BY SURYA PRATAP
According to a report in Pakistan’s Dawn newspaper, Pakistan’s Law and Justice Ministry has finished draught legislation to make Gilgit-Baltistan, formerly known as Northern Area before 2009, a province of the country. New Delhi has yet to respond to the latest report, but is certain to do so. It claims that Gilgit-Baltistan is an integral part of India “by virtue of the legal, complete, and irrevocable accession of Jammu and Kashmir to the Union of India in 1947.” The China-Pakistan Economic Corridor pact, under which Beijing is investing heavily in the area as part of its Belt and Road Initiative, has heightened the strategic importance of the region for India, as has the threat of a two-front conflict following the standoff in Eastern Ladakh last year.
Gilgit was part of the princely state of Jammu and Kashmir, although it was directly administered by the British, who had leased it from Hari Singh, the Muslim-majority state’s Hindu king. The Gilgit Scouts, led by their British commander Major William Alexander Brown, rose up in rebellion when Hari Singh acceded to India on October 26, 1947. The Gilgit Scourts also invaded Baltistan, which was part of Ladakh at the time, and took Skardu, Kargil, and Dras. In August 1948, Indian soldiers retook Kargil and Dras in fighting that followed.
Prior to it, the Revolutionary Council of Gilgit-Baltistan had declared the independent state of Gilgit-Baltistan on November 1, 1947. It was announced pursuant to Pakistan on November 15, which recognised the accession only to the degree of complete administrative authority, opting to manage it directly under the Frontier Crimes Regulation, a statute designed by the British to maintain control over the restive tribal
WHY HAS IT NOT BEEN INCLUDED AS A PROVINCE UNTIL NOW?
Pakistan’s first full-fledged civilian constitution was enacted in 1974, and it names four provinces: Punjab, Sindh, Balochistan, and Khyber Pakthunkhwa. The provinces of Pakistan-occupied Kashmir (PoK) and Gilgit-Baltistan were not created. One territories of the northwest. explanation given is that Pakistan did not want to jeopardise its international argument that the Kashmir issue must be resolved in accordance with a UN resolution calling for a plebiscite.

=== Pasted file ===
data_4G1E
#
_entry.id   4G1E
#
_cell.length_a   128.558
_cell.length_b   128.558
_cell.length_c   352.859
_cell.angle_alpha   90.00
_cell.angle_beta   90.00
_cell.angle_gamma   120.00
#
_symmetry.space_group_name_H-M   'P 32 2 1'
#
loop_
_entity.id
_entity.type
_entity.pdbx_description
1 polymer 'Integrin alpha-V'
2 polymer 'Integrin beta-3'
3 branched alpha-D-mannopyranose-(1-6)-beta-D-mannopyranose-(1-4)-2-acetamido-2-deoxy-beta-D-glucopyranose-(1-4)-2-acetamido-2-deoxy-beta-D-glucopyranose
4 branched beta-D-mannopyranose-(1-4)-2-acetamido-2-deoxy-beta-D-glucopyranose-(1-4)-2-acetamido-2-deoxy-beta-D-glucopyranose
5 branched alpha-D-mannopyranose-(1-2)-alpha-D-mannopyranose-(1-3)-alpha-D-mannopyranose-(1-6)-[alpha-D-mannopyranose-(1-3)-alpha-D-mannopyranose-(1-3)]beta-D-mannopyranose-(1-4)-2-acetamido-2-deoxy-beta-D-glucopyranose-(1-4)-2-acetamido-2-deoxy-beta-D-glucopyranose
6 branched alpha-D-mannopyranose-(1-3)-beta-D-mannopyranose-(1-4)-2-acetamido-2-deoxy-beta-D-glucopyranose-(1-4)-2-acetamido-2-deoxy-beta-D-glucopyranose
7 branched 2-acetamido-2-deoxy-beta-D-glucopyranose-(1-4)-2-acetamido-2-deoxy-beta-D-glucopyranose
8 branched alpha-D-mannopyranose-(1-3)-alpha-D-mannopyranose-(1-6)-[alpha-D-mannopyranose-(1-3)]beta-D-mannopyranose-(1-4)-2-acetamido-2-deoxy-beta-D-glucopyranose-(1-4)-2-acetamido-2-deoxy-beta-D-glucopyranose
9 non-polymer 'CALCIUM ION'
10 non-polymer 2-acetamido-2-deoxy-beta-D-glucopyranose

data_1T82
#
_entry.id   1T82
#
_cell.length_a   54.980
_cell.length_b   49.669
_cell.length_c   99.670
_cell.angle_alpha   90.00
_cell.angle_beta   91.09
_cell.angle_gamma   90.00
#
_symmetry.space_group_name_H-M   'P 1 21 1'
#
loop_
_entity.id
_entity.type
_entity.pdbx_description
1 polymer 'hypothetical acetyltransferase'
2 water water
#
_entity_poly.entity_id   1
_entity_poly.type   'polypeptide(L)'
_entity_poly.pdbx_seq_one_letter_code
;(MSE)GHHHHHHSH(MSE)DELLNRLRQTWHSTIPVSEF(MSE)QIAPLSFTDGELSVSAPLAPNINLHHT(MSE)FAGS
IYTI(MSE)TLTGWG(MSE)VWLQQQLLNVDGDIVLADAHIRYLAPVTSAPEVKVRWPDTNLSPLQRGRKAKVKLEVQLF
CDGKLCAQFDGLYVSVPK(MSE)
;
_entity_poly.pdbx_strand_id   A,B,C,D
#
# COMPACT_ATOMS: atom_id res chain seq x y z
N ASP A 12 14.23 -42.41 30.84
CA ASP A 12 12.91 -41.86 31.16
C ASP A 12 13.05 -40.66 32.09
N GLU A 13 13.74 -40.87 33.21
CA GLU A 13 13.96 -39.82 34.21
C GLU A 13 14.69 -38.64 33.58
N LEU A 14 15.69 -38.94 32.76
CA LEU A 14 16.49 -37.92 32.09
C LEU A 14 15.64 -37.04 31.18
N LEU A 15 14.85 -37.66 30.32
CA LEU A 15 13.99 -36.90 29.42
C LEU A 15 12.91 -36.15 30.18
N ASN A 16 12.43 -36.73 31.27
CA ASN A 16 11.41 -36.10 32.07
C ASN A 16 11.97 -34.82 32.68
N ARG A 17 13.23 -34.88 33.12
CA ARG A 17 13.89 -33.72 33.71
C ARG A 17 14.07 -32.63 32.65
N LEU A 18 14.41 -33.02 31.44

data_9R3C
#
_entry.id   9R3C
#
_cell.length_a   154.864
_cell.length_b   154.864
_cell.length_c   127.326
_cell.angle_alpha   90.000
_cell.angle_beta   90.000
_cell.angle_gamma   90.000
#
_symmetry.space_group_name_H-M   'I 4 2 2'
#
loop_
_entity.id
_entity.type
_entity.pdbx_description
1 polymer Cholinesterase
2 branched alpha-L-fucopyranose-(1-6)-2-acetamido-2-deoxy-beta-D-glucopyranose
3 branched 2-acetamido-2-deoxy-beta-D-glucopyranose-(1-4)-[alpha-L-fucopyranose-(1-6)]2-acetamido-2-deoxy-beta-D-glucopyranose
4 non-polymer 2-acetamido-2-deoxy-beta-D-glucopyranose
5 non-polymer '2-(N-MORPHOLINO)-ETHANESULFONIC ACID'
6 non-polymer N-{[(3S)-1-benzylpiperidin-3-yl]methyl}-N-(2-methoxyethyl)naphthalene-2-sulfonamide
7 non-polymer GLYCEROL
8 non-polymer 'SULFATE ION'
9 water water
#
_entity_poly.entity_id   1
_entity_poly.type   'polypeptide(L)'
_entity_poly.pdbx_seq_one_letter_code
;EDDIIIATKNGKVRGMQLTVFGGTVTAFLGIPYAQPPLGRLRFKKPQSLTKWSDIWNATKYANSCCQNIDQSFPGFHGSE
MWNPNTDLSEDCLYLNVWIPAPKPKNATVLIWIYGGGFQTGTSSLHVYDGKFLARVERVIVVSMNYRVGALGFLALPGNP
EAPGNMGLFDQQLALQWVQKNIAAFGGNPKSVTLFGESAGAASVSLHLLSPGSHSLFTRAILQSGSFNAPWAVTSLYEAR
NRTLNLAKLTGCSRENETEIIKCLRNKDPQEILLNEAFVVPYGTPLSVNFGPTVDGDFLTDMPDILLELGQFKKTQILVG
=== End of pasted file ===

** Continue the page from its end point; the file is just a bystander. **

PoK obtained its own constitution in 1975, ostensibly making it a self-governing autonomous territory. The Northern Areas, which were still ruled directly by Islamabad, were not included by the constitution (the Frontier crimes regulation was discontinued in 1997 and repealed only in 2018). In actuality, the Kashmir Council remained under the supervision of Pakistan’s federal administration and security establishment.
STATUS OF THE PROVINCE RIGHT NOW
Imran Khan declared on November 1, 2020, “Independence Day” in Gilgit-Baltistan, that his government would grant the territory “provisional provincial status.” In March of this year, the newly elected Assembly unanimously passed a resolution calling for a constitutional revision to declare Gilgit-Baltistan a provincial province of Pakistan, “without prejudice to the Kashmir dispute.”
According to Dawn, Imran Khan urged his law minister to expedite a draught bill to make Gilgit-Baltistan a province in July, and the bill has now been finished as the 26th Constitutional Amendment Bill and handed to him. Because of its role as part of the unresolved Kashmir dispute, the draught law is thought to suggest that Gilgit-Baltistan be granted Praveen Provincial status by altering Article 1 of the constitution. When the change in status occurs, it will satisfy a long-standing demand of Gilgit-1.5 Baltistan’s million people. There is resentment toward Pakistan for releasing sectarian militant groups that target Shias, but the general consensus is that once they join the Pakistani Federation, everything would be better. There is a modest pro-independence movement, but it is not very active.
While some reports have suggested that Pakistan’s decision was influenced by China, which is concerned that Gilgit-ambiguous Baltistan’s status could jeopardise the legality of its projects there, there is also speculation that this could be a precursor to Pakistan accepting India’s August 5 changes abolishing Kashmir’s special status.
Surya Pratap, Law Student at Galgotias University & Associate Editor at Lasdes E-Journal, can be reached at firstname.lastname@example.org